Children’s services publication statement 19 September 2022

Date of publication:

The Health Information and Quality Authority (HIQA) has today published two inspection reports on children’s residential centres.

HIQA is authorised by the Minister for Children, Equality, Disability, Integration and Youth under Section 69 of the Child Care Act, 1991, as amended by Section 26 of the Child Care (Amendment) Act 2011, to inspect children’s residential care services provided by the Child and Family Agency (Tusla). HIQA monitors Tusla’s performance against the National Standards for Children’s Residential Centres and reports on its findings to the Minister. 

Announced inspections of two statutory children’s residential centres in the Tusla South and Dublin Mid Leinster regions were carried out in June 2022. Of the ten standards assessed during each of these inspections, one centre was found to be compliant with eight standards and the second centre was compliant with seven standards. Both centres were substantially compliant with two of the ten standards assessed, with one centre being found non-compliant with one standard. Both centres had a compliance plan in place to address the deficits.

Both centres were found to have appropriate governance and management structures in place to monitor practice and oversee the delivery of care to children and young people. Each centre’s statement of purpose and function clearly described the model of service delivered in the centre. There were sufficient numbers of competent and experienced staff working in each centre to ensure children’s needs were met on a consistent basis. Improvement was required in one centre, to ensure that the statement of purpose accurately described the number of placements provided.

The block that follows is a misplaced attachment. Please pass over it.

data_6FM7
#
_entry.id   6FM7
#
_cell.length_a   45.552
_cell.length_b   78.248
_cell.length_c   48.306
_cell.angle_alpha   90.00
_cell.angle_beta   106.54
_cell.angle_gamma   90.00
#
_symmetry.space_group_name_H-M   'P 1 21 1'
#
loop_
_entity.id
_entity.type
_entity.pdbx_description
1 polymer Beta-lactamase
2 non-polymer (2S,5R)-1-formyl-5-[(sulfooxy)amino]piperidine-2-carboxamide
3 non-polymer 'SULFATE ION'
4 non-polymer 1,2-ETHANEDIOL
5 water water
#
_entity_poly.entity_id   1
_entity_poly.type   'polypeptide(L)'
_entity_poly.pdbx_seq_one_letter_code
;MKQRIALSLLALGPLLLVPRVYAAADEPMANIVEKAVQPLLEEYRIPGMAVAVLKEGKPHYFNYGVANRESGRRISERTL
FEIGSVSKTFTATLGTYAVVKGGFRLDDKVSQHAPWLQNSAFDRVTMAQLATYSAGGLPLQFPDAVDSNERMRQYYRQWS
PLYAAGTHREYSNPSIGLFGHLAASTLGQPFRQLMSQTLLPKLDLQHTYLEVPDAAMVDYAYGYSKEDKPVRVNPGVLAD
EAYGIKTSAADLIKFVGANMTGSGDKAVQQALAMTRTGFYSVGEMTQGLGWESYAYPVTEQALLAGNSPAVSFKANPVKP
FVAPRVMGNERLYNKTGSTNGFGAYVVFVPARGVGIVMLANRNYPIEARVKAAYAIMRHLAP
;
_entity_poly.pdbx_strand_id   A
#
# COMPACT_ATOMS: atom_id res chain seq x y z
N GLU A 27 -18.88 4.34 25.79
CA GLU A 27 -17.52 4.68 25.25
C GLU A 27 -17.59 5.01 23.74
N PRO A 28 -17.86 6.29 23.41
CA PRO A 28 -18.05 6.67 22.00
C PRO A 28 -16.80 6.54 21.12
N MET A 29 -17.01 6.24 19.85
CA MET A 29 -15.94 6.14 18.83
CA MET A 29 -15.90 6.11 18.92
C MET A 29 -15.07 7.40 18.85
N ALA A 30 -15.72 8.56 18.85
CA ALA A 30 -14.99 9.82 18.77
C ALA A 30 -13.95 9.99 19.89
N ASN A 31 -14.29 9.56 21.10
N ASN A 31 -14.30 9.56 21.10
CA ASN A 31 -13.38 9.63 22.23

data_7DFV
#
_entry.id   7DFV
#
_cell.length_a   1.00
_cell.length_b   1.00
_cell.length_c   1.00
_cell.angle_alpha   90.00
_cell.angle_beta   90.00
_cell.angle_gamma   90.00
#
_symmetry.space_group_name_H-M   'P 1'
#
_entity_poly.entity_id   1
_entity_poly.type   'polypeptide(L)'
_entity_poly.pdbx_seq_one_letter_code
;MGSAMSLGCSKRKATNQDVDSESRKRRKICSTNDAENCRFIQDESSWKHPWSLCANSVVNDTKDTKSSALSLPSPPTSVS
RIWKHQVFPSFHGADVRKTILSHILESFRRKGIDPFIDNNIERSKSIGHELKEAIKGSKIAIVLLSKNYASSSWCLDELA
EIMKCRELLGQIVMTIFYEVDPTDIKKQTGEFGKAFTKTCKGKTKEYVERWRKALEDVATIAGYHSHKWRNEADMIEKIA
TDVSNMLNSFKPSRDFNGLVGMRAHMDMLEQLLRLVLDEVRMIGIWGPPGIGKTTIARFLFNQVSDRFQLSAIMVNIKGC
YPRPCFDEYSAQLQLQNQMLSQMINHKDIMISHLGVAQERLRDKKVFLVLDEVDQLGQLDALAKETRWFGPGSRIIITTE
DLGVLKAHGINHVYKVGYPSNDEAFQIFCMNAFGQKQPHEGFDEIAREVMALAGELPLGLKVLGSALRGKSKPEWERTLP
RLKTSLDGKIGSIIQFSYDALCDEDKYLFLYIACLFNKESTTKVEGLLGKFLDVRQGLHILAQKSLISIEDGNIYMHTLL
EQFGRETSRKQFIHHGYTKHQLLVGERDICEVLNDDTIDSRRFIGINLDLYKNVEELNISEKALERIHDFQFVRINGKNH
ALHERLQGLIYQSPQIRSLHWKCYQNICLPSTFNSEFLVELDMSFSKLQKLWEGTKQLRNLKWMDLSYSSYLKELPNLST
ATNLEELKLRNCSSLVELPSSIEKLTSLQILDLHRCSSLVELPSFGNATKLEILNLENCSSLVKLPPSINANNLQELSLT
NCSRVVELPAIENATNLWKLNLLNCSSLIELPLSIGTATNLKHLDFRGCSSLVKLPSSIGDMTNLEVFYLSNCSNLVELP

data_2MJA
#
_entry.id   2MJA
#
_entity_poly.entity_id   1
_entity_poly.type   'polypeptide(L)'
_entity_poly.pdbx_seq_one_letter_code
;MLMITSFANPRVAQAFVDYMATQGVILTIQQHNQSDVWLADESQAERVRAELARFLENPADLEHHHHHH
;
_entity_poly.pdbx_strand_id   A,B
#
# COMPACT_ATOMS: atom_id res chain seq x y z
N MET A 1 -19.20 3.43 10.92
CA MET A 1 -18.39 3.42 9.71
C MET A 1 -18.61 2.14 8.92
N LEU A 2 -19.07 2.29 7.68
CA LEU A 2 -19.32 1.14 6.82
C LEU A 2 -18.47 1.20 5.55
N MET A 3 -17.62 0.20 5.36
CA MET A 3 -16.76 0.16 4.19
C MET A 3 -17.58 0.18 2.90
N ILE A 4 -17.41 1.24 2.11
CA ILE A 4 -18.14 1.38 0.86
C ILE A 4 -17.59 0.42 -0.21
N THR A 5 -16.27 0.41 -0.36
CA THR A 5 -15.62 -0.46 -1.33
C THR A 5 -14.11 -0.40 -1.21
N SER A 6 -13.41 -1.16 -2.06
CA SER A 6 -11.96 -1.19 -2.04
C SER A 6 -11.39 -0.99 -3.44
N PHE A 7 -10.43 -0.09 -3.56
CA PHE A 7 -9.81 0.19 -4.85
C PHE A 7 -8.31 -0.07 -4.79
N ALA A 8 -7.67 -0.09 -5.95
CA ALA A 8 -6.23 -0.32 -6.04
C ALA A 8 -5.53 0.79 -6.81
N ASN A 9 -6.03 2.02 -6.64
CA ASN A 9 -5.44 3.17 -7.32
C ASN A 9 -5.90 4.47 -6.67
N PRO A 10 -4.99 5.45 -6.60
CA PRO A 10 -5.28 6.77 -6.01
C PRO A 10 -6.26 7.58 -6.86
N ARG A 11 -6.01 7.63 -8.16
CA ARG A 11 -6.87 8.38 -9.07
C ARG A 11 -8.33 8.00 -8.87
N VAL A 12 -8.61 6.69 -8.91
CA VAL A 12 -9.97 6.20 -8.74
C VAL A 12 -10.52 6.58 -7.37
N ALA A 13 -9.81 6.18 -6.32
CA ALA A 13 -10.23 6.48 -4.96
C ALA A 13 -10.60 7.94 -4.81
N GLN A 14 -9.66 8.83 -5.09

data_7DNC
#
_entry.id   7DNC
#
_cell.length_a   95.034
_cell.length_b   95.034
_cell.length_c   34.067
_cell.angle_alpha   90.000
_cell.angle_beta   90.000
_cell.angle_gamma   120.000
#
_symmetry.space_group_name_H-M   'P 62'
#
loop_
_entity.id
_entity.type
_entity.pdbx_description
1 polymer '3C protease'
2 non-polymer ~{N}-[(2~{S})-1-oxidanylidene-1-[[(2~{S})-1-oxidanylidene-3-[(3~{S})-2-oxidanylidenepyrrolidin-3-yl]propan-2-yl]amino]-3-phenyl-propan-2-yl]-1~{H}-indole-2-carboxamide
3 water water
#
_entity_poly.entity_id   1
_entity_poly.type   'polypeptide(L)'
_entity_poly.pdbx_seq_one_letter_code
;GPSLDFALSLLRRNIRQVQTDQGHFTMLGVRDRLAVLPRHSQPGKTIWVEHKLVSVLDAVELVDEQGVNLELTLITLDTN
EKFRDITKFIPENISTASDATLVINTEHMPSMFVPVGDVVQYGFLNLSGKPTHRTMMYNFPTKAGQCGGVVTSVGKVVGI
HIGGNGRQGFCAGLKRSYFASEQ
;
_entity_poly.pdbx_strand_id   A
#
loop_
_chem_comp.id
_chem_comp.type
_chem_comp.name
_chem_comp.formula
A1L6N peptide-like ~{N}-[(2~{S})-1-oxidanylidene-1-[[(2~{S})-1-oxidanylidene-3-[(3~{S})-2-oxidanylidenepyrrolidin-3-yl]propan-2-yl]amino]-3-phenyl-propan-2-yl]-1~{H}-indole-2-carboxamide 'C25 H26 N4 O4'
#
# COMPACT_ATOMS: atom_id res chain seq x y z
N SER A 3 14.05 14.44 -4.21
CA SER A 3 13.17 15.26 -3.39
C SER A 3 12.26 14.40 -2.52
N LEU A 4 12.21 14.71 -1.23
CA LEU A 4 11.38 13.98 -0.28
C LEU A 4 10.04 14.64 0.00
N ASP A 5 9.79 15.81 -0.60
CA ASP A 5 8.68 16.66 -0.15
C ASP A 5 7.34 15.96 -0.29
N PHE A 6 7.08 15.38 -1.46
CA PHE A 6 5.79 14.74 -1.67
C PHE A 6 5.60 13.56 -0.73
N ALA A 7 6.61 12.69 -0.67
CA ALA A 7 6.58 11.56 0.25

Good quality care and support was provided to each young person in both centres. Children were protected from abuse and there were good safeguarding practices in place. In once centre, however, not all staff had up-to-date mandatory safeguarding training. Where appropriate, children were helped and supported to prepare for adulthood. Placement plans and placement support plans were based on comprehensive assessments of need. In one centre, care records did not contain copies of statutory documents relating to a child’s admission to care, as required by national standards and by regulations.

Children and young people who participated in these inspections spoke positively about their placements and felt cared for and supported by staff. Centres supported children and their families to keep in contact. Children's individuality was respected and their rights were promoted. Where appropriate, care was provided in partnership with family members and professionals involved with them. Children’s views were sought, listened to and acted upon. They confirmed that staff treated them with dignity and respect. Young people were supported to develop their understanding and skills for their own protection. Both centres also had a homely atmosphere which promoted the safety and wellbeing of the children residing there.

Key working records also showed that children were supported to develop knowledge and understanding around their health, and to achieve their individual goals around education and moving into adulthood. 

The inspection reports can be found at the link below.